"Not again," I groaned to myself as I reread the report on the screen before me. This was the third Earth firearm to turn up during a routine search of the remaining missing Brizali's quarters. That might seem trivial, but firearms are regarded with extreme contempt by both Deshtirans and Qozernans; the very idea of weapons capable of injuring or killing from a distance is considered detestable. The development of laser-based firearms by the Brizali had been one of their final breaches of acceptable behavior, and even they had done so only near the end, during preparations for the invasion of Qozernon. They had also distributed such weapons only to those guarding extremely sensitive installations, and only after careful training.
But even they hadn't brought in explosive-based firearms from Earth, at least as far as we knew, and these were definitely "guns" of Earth manufacture. I shook my head. Kiri's not going to like this, I thought grimly as I moved on to the next report.
It was shortly before noon that I decided to take a much-needed break, and looked out from the balcony to see Rann and Senaria heading towards the Futaba for the daily flying lesson. They were just about to enter the ship when Brinkman appeared from somewhere below me and approached them with a hearty greeting. I couldn't quite hear the conversation, but I got the definite impression that he was trying to invite himself along.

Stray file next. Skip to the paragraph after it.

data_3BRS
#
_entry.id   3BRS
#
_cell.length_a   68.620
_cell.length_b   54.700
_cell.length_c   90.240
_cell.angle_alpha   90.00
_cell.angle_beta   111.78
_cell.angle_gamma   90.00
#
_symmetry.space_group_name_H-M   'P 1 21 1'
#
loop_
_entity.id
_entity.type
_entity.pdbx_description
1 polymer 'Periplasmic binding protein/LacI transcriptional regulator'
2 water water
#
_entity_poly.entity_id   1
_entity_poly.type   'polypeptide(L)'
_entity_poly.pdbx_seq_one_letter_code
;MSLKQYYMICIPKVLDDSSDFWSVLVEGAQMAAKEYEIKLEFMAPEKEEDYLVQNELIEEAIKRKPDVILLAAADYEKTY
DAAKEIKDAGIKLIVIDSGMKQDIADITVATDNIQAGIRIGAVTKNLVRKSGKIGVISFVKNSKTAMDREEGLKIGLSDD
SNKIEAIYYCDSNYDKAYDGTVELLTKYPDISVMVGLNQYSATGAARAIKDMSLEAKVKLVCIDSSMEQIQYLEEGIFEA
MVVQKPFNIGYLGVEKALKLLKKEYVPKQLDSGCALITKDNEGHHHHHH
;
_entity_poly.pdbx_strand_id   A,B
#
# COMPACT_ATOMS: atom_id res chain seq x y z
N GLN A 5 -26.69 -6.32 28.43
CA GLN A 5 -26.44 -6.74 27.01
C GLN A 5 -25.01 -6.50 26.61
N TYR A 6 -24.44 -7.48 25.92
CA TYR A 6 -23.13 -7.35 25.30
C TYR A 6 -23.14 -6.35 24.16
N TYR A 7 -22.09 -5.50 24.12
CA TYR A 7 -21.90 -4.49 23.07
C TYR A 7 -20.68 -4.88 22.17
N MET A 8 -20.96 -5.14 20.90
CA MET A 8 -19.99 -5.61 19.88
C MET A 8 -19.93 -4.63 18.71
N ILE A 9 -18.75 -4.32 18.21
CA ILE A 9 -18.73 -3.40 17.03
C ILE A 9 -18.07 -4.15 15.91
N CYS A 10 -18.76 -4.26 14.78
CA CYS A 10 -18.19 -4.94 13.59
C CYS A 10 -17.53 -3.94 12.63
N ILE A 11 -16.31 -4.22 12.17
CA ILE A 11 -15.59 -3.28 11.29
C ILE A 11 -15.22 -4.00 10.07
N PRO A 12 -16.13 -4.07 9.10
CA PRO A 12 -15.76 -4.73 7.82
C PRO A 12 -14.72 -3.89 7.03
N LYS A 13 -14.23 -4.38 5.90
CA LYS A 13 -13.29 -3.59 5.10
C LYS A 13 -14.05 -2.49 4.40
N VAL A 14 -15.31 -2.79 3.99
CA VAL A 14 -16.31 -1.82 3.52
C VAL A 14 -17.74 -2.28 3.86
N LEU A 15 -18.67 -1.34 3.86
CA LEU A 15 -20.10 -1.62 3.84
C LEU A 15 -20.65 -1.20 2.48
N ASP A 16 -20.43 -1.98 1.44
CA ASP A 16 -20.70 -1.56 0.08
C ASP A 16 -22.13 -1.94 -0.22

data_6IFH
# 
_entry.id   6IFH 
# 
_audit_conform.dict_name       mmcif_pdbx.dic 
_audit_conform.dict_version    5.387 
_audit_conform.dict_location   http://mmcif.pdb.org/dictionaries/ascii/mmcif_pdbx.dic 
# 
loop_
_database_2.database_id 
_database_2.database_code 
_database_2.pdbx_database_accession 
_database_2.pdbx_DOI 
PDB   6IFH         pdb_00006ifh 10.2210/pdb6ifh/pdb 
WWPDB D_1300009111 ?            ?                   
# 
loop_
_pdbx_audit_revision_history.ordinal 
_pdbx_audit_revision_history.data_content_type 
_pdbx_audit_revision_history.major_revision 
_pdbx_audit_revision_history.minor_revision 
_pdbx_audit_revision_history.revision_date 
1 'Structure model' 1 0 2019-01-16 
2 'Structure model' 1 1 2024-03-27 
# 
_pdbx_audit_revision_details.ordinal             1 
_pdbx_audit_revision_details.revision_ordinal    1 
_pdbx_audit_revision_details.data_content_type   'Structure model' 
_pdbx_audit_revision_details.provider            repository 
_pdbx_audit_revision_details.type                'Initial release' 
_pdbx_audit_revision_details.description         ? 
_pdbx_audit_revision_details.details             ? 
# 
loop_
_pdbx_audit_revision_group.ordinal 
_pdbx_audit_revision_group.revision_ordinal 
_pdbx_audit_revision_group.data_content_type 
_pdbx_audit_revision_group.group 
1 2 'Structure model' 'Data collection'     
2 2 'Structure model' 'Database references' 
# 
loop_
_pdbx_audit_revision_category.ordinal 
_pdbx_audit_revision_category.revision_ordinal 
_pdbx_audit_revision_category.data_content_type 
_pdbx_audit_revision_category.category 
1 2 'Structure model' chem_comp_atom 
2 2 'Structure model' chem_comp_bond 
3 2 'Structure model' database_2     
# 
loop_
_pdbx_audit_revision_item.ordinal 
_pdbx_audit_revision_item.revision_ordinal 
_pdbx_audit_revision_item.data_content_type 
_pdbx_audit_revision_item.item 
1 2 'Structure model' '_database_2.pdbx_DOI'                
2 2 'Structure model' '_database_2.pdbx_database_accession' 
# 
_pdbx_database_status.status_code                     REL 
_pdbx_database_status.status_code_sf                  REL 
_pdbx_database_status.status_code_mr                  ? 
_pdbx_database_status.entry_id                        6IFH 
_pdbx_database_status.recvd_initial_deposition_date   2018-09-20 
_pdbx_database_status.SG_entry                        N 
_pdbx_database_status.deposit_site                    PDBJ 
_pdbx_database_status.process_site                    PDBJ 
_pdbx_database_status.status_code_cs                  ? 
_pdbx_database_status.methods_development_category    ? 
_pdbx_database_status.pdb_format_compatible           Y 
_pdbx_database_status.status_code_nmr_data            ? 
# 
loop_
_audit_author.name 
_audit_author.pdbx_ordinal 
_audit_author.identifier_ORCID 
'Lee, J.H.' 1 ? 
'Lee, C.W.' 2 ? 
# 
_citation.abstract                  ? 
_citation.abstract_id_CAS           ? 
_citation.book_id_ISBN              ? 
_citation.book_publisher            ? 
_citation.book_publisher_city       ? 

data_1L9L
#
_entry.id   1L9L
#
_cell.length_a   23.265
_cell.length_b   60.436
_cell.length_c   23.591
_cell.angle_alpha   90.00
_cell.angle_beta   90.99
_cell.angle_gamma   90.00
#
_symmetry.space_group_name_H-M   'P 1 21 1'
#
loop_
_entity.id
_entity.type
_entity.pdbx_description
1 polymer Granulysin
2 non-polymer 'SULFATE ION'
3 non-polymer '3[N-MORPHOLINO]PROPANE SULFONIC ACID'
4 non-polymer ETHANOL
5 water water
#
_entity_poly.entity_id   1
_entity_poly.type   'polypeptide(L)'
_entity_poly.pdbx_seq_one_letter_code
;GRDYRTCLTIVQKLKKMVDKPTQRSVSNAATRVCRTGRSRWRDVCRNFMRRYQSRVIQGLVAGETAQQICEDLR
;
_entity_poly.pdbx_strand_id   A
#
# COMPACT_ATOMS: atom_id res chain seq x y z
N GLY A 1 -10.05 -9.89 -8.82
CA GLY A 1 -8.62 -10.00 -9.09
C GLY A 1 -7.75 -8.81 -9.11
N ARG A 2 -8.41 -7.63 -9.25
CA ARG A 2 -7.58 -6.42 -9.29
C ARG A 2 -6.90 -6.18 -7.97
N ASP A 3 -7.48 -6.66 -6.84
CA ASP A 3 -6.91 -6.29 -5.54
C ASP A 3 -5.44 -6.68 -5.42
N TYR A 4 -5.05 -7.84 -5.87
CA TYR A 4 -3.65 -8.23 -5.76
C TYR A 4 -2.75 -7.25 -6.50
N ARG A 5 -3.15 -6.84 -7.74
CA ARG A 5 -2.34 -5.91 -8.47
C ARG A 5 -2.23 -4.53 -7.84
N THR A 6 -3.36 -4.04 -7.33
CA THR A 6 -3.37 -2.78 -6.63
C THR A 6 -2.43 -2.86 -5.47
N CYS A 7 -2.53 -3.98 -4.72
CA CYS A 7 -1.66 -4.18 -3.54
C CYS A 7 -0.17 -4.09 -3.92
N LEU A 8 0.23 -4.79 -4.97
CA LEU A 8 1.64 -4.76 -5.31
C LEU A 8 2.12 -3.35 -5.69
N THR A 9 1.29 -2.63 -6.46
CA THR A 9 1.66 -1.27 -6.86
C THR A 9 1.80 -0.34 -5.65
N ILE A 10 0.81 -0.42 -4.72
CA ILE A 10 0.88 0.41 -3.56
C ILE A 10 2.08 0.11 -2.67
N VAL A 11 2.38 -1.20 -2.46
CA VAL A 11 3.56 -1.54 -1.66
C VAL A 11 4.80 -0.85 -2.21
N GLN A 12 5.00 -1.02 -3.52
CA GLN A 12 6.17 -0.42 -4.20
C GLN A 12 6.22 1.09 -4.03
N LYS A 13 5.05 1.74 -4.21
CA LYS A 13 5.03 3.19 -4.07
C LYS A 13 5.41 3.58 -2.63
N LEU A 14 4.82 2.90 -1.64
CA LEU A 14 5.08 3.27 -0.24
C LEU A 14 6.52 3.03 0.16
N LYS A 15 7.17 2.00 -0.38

It had been several days since the infamous "cosmetics" incident, and while Brinkman had made several more attempts to patch things up with Senaria she had continued to treat him with glacial civility. Therefore, it was rather to my surprise that I saw her gesture for him to follow them aboard. She also turned away from the older man for a moment and gave Rann a distinct wink. As she climbed in ahead of the two I noticed that she strapped herself into the pilot's seat instead of the co-pilot's. A moment later they had lifted off gracefully as she gently turned the nose skyward.
There was nothing remotely gentle about what followed. For several seconds they shot straight up, until they were practically out of sight. Then they were diving directly towards the ground, pulling out at the last moment into a giant 360-degree loop. That was milder than any of the acrobatics to follow, as the Futaba dove, swooped, and at one point came barreling through the palace complex and on towards the city center several miles away, rotating around its long axis as it did so. By now a considerable crowd had gathered, faces turned skywards.